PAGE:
Six Sigma

 Six-Sigma: (definition):

The definition of the phrase “six sigma” is somewhat obscure.  People and organizations that have played key roles in encouraging others to use the phrase include the authors Harry and Schroeder (1999), Pande et al. (2000), and the American Society of Quality.  These groups have clarified that “six sigma” pertains to the attainment of desirable situations in which the fraction of unacceptable products produced by a system is less than 3.4 per million opportunities (PMO).


The definition of six sigma is built on the one offered in Linderman et al. (2003, p. 195). Writing in the prestigious Journal of Operations Management, those authors emphasized the need for a common definition of six sigma and proposed a definition paraphrased below:

“Six sigma is an organized and systematic problem-solving method for strategic system improvement and new product and service development that relies on statistical methods and the scientific method to make dramatic reductions in customer defined defect rates and/or improvements in key output variables. “

The authors further described that while “the name Six Sigma suggests a goal” of less than 3.4 unacceptable units PMO, they purposely did not include this principle in the definition. This followed because six sigma “advocates establishing goals based on customer requirements.” It is likely true that sufficient consensus exists to warrant the following additional specificity about the six sigma method:

The six sigma method for completed projects includes as its phases either-Define, Measure, Analyze, Improve, or Control (DMAIC) for system improvement or Define, Measure, Analyze, Design, and Verify (DMADV) for new system development.

Note that some authors use the term Design for Six Sigma (DFSS) to refer to the application of six-sigma to design new systems and emphasize the differences compared with system improvement activities.

Further, it is also probably true that sufficient consensus exists to include in the definition of six-sigma the following two principles:

Principle 1: The six sigma method only fully commences a project after establishing adequate monetary justification.

Principle 2: Practitioners applying six-sigma can and should benefit from applying statistical methods without the aid of statistical experts.

The above definition of six-sigma is not universally accepted.

a)      First, six sigmarelates to combining statistical methods and the scientific method to improve systems.

b)      Second, six sigmais fairly dogmatic in relation to the words associated with a formalized method to solve problems.

c)       Third, six sigmais very much about saving money and financial discipline.

d)      Fourth,there is an emphasis associated with six-sigma on training people to use statistical tools that will never be experts and may not come into contact with experts.

e)      Finally, six sigma focuseson the relatively narrow set of issues associated with technical methods for improving quantitative measures of identified subsystems in relatively short periods of time.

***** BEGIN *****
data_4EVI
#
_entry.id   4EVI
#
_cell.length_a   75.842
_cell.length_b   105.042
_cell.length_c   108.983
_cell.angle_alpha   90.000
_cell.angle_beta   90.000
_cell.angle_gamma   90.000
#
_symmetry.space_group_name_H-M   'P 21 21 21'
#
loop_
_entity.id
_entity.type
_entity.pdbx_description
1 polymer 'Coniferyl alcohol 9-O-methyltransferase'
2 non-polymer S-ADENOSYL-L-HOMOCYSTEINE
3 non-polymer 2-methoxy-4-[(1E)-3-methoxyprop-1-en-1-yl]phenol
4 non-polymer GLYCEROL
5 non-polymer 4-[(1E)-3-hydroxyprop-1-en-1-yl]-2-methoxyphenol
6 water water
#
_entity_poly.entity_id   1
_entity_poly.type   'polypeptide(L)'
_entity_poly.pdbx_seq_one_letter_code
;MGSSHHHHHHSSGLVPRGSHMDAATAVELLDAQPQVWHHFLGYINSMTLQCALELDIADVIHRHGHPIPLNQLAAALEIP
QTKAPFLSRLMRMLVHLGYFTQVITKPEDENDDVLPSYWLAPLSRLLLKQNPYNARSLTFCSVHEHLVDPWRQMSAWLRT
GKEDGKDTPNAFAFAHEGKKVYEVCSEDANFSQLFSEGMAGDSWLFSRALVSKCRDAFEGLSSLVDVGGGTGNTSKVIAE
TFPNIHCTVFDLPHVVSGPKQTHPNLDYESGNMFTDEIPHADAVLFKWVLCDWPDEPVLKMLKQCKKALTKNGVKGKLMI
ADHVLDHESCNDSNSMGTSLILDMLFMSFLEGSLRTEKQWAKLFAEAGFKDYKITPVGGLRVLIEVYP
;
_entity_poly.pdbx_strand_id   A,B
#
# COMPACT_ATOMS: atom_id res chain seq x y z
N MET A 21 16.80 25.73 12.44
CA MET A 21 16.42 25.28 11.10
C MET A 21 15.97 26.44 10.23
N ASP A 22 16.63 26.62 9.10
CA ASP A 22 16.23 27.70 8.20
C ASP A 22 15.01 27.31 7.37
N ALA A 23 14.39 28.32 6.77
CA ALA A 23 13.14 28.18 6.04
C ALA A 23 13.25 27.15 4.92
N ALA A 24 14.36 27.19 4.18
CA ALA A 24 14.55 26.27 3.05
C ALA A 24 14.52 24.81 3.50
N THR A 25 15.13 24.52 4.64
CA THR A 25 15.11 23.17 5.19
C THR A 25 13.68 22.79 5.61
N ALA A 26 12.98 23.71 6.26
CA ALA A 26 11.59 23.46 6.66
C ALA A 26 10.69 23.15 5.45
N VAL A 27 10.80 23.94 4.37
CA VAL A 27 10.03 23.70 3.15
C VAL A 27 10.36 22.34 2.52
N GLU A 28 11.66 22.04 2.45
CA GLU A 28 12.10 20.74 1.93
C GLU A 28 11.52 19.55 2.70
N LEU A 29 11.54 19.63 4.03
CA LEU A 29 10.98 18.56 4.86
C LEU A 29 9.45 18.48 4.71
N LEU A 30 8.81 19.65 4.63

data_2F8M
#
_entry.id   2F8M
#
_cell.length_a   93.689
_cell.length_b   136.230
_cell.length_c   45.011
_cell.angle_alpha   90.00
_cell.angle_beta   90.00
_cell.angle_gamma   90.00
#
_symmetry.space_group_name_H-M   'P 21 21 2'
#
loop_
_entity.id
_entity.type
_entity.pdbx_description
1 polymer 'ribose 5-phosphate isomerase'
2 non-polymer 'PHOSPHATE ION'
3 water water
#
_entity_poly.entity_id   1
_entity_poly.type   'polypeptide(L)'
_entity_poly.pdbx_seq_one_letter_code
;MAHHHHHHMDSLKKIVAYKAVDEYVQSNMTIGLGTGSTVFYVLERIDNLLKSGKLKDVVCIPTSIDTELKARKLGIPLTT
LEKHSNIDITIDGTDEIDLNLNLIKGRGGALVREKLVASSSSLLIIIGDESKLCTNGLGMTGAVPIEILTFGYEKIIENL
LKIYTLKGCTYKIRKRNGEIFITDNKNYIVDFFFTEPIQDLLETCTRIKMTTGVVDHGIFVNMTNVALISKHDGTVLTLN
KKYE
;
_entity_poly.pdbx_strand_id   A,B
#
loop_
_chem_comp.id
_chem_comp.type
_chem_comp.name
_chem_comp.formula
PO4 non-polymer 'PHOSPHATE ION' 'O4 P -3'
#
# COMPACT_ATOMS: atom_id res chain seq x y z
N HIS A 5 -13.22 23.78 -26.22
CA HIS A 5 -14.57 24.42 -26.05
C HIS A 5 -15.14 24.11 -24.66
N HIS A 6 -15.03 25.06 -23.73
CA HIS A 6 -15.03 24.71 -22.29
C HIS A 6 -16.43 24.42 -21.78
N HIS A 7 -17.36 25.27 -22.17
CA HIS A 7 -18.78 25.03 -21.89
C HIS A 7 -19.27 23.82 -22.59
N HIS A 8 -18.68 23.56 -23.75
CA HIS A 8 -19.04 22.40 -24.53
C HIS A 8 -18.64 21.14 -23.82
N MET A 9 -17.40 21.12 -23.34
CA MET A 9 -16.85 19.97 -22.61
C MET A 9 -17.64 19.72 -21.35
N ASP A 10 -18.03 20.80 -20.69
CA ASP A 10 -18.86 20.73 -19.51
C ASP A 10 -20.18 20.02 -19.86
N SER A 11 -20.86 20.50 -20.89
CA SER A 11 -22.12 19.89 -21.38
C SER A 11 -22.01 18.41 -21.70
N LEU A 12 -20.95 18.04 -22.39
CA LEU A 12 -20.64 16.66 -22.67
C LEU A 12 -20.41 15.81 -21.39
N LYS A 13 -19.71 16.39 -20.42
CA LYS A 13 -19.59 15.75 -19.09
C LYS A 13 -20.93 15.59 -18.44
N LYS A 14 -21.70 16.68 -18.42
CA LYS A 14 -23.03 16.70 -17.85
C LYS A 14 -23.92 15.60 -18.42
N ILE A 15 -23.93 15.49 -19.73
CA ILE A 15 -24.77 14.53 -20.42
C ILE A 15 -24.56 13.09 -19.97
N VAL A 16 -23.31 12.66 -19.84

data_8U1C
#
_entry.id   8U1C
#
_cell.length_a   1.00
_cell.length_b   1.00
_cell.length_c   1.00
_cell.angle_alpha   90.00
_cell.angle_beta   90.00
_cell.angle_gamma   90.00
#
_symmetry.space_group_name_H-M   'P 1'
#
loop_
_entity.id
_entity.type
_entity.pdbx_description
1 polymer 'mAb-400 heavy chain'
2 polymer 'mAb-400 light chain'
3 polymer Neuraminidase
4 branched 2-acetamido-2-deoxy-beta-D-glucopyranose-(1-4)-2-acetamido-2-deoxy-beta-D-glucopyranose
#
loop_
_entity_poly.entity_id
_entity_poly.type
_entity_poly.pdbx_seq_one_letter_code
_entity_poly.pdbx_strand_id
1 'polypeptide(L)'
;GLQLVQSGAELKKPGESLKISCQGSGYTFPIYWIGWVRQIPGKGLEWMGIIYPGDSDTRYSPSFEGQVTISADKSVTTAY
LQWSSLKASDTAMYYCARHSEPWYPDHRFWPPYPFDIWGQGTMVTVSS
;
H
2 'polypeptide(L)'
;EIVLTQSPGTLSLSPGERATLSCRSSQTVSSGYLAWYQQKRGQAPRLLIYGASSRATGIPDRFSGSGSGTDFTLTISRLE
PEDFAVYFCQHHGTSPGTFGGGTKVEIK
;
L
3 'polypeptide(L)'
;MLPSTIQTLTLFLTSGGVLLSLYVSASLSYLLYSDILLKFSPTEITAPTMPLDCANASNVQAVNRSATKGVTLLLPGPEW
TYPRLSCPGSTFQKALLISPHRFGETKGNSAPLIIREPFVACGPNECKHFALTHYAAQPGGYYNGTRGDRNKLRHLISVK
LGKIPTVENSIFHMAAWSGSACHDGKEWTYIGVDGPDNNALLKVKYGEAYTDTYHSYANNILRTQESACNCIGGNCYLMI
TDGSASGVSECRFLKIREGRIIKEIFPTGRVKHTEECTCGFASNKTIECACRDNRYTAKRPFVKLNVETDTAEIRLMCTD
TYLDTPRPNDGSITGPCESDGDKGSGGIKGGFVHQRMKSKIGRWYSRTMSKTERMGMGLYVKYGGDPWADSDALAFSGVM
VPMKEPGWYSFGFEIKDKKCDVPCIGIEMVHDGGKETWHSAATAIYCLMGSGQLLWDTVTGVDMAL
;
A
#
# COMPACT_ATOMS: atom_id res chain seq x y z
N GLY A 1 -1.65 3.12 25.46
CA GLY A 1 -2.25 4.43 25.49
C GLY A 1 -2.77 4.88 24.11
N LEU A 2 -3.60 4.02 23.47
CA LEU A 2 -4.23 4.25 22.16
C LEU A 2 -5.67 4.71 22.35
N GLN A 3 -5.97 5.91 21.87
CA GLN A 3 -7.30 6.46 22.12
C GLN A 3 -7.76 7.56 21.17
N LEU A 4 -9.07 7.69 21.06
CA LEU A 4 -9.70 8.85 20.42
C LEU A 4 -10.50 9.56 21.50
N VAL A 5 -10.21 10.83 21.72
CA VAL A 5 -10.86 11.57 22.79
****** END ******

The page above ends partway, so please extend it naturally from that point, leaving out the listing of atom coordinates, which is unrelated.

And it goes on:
Many “softer” and philosophical issues about how to motivate people, inspire creativity, invoke the principles of design, or focus on the ideal end state of systems are not addressed.

Management Fad:


Example:What aspects of six-sigma suggest that it might not be another passing management fad?

Solution:Admittedly, six-sigma does share the characteristic of many fads in that it’s associated methods and principles do not derive from any clear, rigorous foundation or mathematical axioms.


Properties of six-sigma that suggest that it might be relevant for a long time include:

 (1)The method is relatively specific and therefore easy to implement, and

 (2)Six-sigma incorporates the principle of budget justification for each project. Therefore, participants appreciate its lack of ambiguity, and management appreciates the emphasis on the bottom line. Associated with six sigma is a training and certification process.

Other properties associated with six sigma training are:

1.Instruction is “case-based” such that all people being trained are directly applying what they are learning.

2.Multiple statistics, marketing, and optimization “component methods” are taught in the context of an improvement or “problem-solving” method involving five ordered “activities.” These activities are either “Define” (D), “Measure” (M), “Analyze” (A), “Improve” (I), and b“Control” (C) in that order (DMAIC) or “Define” (D), “Measure” (M), “Analyze” (A), “Design” (D), “Verify” (V) (DMADV).

3.An application process is employed in which people apply for training and/or projects based on the expected profit or return on investment from the project, and the profit is measured after the improvement system completes.

4.Training certification levels are specified as “Green Belt” (perhaps the majority of employees), “Black Belt” (project leaders and/or method experts), and “Master Black Belt” (training experts).